Snap stock is falling for a second day despite calls from the underwriters of its initial public offering to buy it. On Tuesday, Facebook revealed the next set of tools in what looks like an effort to transform itself into Snap, and some analysts are convinced that the much bigger social media firm will continue to chase the Snapchat parent in innovation.
However, Snapchat’s hard-to-reach user base isn’t worth anything if those users don’t look at the section of the app where all the ads are, which one bear is suggesting. This has bad implications for Snap stock, although perhaps not right now.
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Tossing encouragement Snap’s way
In a research note dated March 28, Jefferies analyst Brian Fitzgerald weighed in on Facebook Camera and Stories, and he said Snap is still the “lead innovator” while Facebook is just “playing catch up.” Let’s not forget that this analyst probably also raves about Facebook in his notes about it, so it will be interesting to see what he has to say about Mark Zuckerberg’s company the next time he issues a research note on it.
At any rate, Jefferies has a Buy rating and bullish $30 price target on Snap stock right now. Fitzgerald said Facebook is now trying to “crack the code” behind the company’s high engagement by “imitating core functionality,” referencing the new in-app camera, disappearing Stories and Direct messages and new filters and effects for photos.
Facebook is chasing Snap
The social network added these features to its core app on Tuesday after integrating them into WhatsApp and Instagram some time ago. As a result, it really comes as no surprise that these Snapchat-like features have made their way to the social media firm’s core app, especially since we heard recently that it was testing them.
Fitzgerald feels that Facebook’s copying of Snap’s main features demonstrates that it is creating the “best and most engaging tool sets.” He also said he sees Facebook as “chasing Snap’s innovation as a way to spur users to share more often.” He particularly likes the company’s pace of innovation and feels that products like Spectacles demonstrate that it’s willing to “think outside the box to drive the user experience.”
Big runway for monetization
Morgan Stanley analyst Brian Nowak highlighted the long runway for monetization in a research note dated March 28. He initiated coverage of Snap stock this week with an Overweight rating and $28 price target, pointing out that Snap’s user base mostly consists of highly-engaged, difficult-to-reach Millennials. Nowak believes that there is demand for the company’s Millennial audience and “differentiated online video ad inventory” among advertisers.
He also estimates that it is monetizing at just one-fiftieth the rate of Facebook, as last year Snap’s ad load stood at 0.6 ads per daily active user per hour, compared to about 50 for the core Facebook mobile app, 100 for Twitter and 7 for Instagram. As advertiser demand grows, Nowak expects Snap’s ad load to rise to 8 ads per daily active user per hour by 2020.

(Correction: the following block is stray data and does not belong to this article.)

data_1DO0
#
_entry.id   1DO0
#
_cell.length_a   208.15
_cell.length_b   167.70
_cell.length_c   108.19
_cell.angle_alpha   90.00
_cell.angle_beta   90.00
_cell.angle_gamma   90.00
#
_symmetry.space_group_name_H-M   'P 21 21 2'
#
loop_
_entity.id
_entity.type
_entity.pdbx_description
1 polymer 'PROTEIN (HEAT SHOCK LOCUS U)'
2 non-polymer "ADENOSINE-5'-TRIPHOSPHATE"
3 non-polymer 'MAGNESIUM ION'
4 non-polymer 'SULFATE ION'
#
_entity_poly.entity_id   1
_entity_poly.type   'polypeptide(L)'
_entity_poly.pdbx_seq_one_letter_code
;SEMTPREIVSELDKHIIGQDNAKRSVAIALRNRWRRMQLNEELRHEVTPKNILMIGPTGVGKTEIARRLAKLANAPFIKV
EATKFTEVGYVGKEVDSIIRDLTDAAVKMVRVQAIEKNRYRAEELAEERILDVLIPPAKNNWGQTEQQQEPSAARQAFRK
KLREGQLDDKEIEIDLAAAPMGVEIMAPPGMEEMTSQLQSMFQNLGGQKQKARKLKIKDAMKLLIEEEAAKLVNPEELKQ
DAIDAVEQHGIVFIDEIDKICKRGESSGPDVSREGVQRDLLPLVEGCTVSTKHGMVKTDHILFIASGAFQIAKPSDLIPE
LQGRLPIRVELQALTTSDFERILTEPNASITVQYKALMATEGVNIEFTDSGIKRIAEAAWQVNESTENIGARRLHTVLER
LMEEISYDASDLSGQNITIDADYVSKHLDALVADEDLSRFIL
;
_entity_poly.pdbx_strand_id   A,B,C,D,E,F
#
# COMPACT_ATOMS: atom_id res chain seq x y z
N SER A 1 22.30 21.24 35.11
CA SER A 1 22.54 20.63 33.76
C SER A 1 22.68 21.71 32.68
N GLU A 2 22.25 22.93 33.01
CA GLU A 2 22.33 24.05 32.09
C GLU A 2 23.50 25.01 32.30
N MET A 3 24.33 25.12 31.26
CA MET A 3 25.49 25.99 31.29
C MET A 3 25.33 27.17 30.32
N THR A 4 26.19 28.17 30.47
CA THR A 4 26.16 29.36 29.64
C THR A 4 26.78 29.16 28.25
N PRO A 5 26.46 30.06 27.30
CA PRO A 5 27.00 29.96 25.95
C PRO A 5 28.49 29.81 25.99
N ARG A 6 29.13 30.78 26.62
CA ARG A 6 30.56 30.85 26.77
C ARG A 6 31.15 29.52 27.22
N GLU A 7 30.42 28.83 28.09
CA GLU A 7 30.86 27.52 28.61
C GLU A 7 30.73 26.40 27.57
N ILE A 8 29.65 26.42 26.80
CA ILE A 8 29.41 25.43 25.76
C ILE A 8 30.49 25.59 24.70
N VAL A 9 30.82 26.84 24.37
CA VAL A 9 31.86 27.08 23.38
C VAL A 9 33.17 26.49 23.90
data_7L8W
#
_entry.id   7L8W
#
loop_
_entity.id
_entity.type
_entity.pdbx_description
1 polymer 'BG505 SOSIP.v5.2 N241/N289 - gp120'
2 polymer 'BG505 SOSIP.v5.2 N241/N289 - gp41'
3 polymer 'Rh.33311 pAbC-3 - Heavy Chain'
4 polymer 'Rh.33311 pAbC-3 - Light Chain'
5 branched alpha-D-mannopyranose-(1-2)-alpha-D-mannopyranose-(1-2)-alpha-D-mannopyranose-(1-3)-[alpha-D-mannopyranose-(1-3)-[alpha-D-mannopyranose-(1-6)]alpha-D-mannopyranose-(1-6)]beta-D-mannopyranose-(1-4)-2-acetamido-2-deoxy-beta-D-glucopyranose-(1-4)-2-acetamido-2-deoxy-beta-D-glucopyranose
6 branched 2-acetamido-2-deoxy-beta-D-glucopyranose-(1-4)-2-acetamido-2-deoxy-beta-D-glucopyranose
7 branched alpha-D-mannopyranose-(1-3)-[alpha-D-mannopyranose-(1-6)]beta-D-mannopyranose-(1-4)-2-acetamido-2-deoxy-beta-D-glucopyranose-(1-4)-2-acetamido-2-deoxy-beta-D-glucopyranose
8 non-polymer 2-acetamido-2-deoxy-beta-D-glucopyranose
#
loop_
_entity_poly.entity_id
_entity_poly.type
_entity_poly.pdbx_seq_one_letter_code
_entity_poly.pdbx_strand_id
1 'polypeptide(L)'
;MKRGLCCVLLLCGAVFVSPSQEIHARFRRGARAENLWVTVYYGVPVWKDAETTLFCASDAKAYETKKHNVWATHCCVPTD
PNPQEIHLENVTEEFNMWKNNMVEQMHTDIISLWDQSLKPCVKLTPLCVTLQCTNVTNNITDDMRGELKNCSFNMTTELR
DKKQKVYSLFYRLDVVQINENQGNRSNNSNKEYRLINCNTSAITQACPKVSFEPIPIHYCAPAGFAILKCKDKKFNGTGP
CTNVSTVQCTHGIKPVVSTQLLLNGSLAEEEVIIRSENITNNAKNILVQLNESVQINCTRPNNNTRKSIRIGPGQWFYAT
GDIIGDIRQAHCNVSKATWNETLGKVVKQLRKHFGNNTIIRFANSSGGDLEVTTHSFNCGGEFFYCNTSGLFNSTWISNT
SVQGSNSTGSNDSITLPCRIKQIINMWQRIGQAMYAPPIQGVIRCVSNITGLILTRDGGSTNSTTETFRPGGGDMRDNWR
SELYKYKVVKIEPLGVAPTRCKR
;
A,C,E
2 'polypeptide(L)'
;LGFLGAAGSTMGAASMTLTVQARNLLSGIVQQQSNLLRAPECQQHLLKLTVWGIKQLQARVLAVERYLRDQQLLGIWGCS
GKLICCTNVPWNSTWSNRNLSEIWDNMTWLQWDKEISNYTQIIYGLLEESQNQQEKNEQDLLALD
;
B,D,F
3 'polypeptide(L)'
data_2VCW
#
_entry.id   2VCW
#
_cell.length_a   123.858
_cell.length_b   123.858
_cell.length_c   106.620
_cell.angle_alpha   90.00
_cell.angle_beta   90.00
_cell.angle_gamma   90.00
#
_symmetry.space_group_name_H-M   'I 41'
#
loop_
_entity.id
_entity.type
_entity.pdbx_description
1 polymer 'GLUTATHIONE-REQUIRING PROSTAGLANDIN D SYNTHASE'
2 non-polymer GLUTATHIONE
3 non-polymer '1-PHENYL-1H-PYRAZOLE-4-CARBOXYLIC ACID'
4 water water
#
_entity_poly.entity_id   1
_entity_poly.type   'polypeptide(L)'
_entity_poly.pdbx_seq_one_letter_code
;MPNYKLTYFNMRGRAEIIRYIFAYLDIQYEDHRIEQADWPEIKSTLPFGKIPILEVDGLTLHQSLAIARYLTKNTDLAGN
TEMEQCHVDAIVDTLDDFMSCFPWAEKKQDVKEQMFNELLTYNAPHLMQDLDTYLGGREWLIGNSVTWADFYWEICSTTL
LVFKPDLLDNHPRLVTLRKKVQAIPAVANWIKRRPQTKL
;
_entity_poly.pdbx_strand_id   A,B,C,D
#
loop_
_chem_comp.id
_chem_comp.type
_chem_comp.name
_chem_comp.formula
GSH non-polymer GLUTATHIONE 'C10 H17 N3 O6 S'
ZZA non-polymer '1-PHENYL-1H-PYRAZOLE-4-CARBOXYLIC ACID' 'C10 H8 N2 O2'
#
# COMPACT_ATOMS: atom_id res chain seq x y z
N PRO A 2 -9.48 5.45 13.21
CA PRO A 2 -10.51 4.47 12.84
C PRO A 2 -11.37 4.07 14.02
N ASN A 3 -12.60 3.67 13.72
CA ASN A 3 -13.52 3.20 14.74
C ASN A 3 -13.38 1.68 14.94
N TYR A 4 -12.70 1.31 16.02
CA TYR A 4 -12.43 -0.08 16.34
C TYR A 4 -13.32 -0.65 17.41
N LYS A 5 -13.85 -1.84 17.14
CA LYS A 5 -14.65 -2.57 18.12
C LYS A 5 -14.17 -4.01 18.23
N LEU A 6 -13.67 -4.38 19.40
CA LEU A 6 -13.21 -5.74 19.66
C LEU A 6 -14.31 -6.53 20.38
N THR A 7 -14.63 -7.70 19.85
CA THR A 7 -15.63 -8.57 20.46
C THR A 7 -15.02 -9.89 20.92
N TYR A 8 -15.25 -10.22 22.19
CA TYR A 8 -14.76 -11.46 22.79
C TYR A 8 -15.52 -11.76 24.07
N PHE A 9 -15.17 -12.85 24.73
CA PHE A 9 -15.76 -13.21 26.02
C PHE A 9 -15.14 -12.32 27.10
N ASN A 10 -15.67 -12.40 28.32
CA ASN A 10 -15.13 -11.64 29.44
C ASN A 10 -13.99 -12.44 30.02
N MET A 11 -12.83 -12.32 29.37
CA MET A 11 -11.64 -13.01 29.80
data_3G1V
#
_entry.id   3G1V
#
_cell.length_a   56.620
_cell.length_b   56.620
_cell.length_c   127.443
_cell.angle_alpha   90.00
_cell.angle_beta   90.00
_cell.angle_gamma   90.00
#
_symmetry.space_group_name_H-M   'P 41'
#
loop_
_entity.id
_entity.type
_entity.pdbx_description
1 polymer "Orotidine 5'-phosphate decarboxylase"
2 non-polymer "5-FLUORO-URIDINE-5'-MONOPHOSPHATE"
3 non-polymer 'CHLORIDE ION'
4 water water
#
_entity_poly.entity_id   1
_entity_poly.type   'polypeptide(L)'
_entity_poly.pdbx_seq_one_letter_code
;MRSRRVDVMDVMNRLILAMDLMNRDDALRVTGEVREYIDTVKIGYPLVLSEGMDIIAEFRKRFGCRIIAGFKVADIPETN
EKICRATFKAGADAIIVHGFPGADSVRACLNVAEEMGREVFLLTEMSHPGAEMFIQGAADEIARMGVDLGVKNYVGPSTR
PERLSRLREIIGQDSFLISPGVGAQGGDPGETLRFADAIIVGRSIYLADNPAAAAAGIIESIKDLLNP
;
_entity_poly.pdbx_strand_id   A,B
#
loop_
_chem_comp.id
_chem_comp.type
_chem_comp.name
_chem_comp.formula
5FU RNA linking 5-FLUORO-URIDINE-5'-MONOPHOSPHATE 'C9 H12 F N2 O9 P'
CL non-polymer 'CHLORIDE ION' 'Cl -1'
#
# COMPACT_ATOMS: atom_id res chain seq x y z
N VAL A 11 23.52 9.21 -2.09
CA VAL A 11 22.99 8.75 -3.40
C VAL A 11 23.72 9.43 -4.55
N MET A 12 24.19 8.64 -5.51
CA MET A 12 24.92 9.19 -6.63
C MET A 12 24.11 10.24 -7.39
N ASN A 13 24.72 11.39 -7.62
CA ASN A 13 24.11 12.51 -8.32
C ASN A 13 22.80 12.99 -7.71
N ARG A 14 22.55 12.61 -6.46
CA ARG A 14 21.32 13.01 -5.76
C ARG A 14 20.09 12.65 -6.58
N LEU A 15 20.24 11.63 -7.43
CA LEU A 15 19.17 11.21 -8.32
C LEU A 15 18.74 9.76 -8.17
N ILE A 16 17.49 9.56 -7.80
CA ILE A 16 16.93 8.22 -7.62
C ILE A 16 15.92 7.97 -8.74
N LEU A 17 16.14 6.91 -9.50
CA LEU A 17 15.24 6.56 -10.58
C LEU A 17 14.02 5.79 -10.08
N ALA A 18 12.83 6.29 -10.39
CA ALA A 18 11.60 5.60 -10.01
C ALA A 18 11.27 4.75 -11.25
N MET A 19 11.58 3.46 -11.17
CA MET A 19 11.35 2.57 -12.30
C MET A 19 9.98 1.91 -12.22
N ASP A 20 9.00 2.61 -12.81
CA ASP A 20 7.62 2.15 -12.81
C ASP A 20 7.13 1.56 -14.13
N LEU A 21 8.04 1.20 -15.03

He notes that this doesn’t sound like much over three years, but he also pointed out that most of the time spent on Snap is focused on chatting and messaging, which he feels doesn’t have as much monetization potential as other functions of social media.
Not all Snap stock coverage is bullish
Right after the IPO, the bears dominated coverage of Snap stock with most analysts calling out the decelerating user growth, lack of voting rights, and other problems with the Snapchat parent. Then this week, the floodgates of bullish coverage were opened with the closure of the blackout window for the IPO underwriters. However, there are still some bears speaking up.
Moffett-Nathanson’s Michael Nathanson has a Sell rating on Snap stock, and in his research note, he called out one of the same things Nowak mentioned, which was that most usage of the platform is for chatting and messaging. However, given Nathanson’s bearish stance, he didn’t hesitate to call this out as a bad thing, unlike Nowak.
Bad implications for Snap stock
According to Barron’s, his note hinges on a focus group of middle school-aged children. He called the company a “middle-school crush” and said the primary functionality they use Snapchat for is messaging. Nowak pointed out that there isn’t as much monetization potential in this aspect of social media, and Nathanson explained why that is. He said it’s because this age group doesn’t spend much time looking at the app’s Discover section, which is probably where the ads are. He added that high school students also use Snap, but again, they don’t look at the section where the ads are.
So the long-term question is whether that hard-to-reach user base is really worth anything if they’re not looking at the section of the app where the ads are. Advertisers may be chomping at the bit to advertise in the app for now, but when they start to realize that their ads aren’t having any impact, they’re not going to keep advertising. Needless to say, this probably means bad things for Snap stock in the long run.
Snap stock fell by as much as 1.08% to $21.97 during regular trading hours on Wednesday.